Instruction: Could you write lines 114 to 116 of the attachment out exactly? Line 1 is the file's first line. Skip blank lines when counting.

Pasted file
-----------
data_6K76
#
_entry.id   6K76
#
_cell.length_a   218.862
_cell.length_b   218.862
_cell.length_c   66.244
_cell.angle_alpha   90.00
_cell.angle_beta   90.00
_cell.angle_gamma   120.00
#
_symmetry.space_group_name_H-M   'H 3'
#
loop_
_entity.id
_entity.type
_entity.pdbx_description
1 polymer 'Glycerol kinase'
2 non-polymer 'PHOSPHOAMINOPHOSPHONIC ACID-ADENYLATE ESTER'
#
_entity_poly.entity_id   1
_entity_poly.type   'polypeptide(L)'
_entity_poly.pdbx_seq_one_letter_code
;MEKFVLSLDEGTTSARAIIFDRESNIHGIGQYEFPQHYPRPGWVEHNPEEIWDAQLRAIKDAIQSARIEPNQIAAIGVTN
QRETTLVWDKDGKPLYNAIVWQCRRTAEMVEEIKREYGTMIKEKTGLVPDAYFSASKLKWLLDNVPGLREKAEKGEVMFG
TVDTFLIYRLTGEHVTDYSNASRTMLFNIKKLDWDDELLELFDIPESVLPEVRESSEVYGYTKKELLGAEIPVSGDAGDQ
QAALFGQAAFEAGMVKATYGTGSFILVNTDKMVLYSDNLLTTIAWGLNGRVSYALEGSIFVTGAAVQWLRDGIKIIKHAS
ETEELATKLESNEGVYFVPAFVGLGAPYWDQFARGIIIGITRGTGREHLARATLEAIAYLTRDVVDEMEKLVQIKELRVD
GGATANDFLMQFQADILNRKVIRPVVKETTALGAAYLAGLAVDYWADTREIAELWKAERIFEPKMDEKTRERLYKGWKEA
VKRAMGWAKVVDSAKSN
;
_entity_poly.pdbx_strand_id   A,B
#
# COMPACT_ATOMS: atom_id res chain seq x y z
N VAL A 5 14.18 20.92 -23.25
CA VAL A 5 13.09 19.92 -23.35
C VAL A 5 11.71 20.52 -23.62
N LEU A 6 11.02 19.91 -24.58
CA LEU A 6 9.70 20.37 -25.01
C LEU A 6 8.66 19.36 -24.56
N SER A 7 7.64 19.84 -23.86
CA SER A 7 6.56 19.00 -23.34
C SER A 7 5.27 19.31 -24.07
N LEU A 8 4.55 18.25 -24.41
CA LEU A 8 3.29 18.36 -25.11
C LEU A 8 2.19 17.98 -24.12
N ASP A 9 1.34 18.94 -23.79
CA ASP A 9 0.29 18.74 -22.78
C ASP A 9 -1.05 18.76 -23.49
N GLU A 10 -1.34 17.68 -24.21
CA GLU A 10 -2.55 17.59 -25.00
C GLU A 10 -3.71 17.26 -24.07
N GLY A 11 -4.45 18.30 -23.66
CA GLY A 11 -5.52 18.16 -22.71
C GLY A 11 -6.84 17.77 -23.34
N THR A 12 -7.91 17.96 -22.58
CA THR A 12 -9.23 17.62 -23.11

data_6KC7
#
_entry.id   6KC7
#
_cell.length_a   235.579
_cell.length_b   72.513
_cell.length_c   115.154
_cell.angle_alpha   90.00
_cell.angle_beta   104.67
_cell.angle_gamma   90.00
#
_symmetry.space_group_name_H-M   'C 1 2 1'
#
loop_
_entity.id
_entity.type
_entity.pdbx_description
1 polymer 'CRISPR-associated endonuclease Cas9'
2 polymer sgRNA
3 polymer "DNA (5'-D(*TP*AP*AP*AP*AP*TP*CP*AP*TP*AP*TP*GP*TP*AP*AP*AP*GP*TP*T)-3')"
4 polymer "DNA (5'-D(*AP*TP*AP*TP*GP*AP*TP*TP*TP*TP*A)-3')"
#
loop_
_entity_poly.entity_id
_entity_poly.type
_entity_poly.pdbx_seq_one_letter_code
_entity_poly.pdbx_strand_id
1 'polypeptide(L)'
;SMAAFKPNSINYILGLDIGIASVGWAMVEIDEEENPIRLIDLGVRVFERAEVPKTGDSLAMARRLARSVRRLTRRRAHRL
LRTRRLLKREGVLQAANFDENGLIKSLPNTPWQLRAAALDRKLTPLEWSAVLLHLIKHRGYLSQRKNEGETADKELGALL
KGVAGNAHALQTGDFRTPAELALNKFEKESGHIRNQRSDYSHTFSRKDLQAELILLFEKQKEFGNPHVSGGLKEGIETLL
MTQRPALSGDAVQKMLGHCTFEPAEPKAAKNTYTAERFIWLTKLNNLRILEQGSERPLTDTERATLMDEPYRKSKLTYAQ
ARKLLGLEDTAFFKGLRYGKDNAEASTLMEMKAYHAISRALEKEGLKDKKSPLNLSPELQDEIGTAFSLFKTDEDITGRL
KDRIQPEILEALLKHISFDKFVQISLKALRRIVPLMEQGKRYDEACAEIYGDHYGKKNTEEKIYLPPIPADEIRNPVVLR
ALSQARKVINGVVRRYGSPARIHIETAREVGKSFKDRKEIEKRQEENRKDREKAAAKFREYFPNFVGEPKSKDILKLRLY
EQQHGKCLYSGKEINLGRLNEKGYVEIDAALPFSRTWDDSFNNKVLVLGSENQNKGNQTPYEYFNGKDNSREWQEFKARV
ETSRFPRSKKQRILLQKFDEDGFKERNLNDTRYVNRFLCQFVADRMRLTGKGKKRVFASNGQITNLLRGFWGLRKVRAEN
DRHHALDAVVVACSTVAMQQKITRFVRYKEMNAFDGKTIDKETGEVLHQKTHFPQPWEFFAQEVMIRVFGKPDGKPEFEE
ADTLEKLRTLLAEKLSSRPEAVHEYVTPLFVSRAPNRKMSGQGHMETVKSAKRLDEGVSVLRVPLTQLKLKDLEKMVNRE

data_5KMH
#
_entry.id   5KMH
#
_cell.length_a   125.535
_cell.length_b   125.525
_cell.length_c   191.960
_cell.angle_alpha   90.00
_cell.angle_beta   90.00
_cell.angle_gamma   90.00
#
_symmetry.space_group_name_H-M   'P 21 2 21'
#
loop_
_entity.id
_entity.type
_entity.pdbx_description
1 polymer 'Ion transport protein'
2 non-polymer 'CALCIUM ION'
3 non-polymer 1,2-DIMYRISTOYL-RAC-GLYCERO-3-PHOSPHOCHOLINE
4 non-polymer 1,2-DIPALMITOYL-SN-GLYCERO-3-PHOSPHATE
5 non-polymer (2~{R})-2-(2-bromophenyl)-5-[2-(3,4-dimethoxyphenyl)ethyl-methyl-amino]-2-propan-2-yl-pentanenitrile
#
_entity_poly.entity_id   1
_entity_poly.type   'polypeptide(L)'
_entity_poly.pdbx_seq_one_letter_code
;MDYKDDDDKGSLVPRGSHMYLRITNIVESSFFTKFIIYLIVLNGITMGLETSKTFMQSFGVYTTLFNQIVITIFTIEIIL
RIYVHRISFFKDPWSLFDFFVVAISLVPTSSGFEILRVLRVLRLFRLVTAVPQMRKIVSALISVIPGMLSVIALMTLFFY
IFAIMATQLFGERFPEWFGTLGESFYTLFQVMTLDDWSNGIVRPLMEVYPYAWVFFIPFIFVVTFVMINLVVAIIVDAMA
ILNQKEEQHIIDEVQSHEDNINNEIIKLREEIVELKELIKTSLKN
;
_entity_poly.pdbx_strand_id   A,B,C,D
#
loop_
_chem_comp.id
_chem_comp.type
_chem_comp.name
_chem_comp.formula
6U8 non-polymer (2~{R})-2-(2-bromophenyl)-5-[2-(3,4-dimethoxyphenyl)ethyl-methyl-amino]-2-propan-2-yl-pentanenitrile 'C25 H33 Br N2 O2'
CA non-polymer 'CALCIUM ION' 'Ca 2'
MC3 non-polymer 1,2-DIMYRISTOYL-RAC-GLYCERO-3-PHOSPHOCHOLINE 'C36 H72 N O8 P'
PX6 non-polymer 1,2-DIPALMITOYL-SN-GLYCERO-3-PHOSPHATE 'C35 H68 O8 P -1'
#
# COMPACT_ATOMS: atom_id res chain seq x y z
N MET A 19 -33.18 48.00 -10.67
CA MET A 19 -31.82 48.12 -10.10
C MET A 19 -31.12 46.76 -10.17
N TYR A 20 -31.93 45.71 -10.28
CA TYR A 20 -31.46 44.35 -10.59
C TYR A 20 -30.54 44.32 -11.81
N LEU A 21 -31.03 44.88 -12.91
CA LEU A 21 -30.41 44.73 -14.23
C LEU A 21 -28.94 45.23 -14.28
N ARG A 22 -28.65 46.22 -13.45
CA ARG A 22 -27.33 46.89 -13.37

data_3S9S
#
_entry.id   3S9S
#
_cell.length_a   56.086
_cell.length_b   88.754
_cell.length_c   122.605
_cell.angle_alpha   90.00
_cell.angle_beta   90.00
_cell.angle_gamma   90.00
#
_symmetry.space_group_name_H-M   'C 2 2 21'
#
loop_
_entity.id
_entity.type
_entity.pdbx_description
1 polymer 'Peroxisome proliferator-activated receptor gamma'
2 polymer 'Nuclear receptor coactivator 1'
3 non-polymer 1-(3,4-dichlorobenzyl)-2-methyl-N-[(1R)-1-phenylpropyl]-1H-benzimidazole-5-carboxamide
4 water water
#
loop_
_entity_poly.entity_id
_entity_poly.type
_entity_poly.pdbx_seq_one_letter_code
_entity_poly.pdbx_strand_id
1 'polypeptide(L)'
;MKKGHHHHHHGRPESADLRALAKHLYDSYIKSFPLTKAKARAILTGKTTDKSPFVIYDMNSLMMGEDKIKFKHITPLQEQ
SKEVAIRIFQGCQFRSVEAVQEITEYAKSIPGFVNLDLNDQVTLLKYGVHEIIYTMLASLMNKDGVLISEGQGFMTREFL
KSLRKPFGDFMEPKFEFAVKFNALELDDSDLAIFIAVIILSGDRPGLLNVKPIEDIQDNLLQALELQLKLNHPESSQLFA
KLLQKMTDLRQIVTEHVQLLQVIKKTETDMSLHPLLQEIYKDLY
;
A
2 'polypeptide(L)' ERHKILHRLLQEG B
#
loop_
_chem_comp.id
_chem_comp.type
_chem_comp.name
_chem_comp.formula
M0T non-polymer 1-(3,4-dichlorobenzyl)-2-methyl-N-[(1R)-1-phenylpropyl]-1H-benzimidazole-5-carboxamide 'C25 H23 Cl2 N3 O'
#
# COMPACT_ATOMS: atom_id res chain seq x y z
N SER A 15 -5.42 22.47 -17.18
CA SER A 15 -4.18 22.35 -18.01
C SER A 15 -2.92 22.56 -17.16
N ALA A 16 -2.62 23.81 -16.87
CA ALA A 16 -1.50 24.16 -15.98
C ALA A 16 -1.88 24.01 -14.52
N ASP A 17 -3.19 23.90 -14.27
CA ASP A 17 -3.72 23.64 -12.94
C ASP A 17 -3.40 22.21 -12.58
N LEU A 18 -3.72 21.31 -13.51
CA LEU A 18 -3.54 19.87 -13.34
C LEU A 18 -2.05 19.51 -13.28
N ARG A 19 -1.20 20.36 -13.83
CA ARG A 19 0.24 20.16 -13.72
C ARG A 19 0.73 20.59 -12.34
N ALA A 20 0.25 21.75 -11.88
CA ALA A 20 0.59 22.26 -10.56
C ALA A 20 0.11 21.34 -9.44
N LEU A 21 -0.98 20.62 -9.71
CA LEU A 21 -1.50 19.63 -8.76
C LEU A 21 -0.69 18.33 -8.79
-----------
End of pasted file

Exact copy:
1 polymer 'Ion transport protein'
2 non-polymer 'CALCIUM ION'
3 non-polymer 1,2-DIMYRISTOYL-RAC-GLYCERO-3-PHOSPHOCHOLINE